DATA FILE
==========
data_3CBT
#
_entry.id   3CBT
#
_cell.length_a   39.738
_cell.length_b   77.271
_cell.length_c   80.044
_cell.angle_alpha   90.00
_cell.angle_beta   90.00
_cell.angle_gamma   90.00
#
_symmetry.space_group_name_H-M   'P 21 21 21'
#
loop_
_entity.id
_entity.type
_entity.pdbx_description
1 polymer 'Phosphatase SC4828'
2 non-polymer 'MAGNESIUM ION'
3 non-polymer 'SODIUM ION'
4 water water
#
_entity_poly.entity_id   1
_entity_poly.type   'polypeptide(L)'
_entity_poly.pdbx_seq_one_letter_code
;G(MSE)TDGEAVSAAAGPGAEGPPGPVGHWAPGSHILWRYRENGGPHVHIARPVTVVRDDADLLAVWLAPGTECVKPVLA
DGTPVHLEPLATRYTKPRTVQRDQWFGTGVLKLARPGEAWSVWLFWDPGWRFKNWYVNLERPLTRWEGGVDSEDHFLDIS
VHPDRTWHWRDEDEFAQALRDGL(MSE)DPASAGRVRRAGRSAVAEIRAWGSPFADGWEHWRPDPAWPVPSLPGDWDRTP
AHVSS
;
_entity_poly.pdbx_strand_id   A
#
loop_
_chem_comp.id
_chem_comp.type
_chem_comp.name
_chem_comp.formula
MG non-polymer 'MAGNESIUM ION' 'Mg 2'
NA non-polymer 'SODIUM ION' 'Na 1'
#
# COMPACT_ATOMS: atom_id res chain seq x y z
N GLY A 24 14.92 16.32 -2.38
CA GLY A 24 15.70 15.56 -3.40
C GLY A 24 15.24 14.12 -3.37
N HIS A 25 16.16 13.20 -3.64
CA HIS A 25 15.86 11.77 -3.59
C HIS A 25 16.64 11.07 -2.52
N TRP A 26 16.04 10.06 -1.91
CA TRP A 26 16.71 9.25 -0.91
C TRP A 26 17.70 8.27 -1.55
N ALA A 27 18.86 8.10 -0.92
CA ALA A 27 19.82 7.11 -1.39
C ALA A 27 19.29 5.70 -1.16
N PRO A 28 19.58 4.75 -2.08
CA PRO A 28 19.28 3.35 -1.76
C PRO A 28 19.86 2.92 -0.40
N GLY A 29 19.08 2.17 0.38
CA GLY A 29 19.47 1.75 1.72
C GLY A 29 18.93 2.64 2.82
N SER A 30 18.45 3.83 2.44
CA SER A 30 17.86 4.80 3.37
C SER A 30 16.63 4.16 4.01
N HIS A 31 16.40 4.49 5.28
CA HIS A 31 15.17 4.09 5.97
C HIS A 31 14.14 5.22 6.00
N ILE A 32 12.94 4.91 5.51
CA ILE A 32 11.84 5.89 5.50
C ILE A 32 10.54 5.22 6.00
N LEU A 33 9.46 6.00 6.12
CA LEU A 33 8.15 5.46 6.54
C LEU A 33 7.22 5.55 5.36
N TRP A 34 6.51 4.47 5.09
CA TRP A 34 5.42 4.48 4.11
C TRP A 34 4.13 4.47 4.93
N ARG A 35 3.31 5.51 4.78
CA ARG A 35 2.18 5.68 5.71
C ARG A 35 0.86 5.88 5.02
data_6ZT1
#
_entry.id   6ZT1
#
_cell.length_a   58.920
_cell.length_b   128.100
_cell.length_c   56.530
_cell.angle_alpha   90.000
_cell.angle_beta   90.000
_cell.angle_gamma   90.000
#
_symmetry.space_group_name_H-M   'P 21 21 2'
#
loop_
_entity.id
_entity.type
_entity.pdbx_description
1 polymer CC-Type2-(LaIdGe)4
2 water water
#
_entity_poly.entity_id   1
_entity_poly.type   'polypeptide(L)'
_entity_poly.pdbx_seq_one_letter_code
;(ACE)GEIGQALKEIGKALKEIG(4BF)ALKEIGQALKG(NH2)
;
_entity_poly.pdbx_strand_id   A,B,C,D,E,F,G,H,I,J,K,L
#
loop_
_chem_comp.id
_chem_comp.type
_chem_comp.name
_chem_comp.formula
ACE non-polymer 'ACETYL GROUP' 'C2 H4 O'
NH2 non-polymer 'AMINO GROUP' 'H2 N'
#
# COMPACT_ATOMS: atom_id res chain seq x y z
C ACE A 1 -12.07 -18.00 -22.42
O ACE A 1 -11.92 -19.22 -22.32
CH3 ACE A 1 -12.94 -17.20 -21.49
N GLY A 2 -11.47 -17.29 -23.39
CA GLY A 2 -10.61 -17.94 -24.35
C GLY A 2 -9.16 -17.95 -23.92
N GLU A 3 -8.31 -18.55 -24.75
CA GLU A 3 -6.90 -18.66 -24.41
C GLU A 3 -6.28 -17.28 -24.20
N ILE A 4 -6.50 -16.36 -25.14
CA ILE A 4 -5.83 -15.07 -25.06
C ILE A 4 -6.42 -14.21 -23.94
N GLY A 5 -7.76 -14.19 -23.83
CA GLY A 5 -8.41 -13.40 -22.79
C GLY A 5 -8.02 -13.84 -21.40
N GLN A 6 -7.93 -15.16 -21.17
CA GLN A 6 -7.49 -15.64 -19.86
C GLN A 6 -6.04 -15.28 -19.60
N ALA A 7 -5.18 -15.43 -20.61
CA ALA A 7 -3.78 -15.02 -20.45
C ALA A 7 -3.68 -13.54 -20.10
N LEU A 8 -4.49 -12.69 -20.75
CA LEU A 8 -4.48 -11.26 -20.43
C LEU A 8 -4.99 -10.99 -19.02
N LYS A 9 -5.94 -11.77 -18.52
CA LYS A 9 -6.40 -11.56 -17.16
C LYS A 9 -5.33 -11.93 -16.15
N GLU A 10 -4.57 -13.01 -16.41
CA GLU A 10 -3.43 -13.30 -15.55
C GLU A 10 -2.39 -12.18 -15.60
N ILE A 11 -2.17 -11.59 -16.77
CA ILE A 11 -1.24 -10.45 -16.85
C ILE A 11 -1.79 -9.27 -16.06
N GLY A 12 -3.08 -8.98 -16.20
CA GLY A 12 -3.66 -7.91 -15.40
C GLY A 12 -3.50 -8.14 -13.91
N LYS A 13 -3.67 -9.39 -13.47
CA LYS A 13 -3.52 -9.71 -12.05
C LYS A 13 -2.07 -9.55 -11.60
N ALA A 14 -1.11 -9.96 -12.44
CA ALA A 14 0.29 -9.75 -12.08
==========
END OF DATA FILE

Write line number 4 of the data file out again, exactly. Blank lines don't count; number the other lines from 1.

#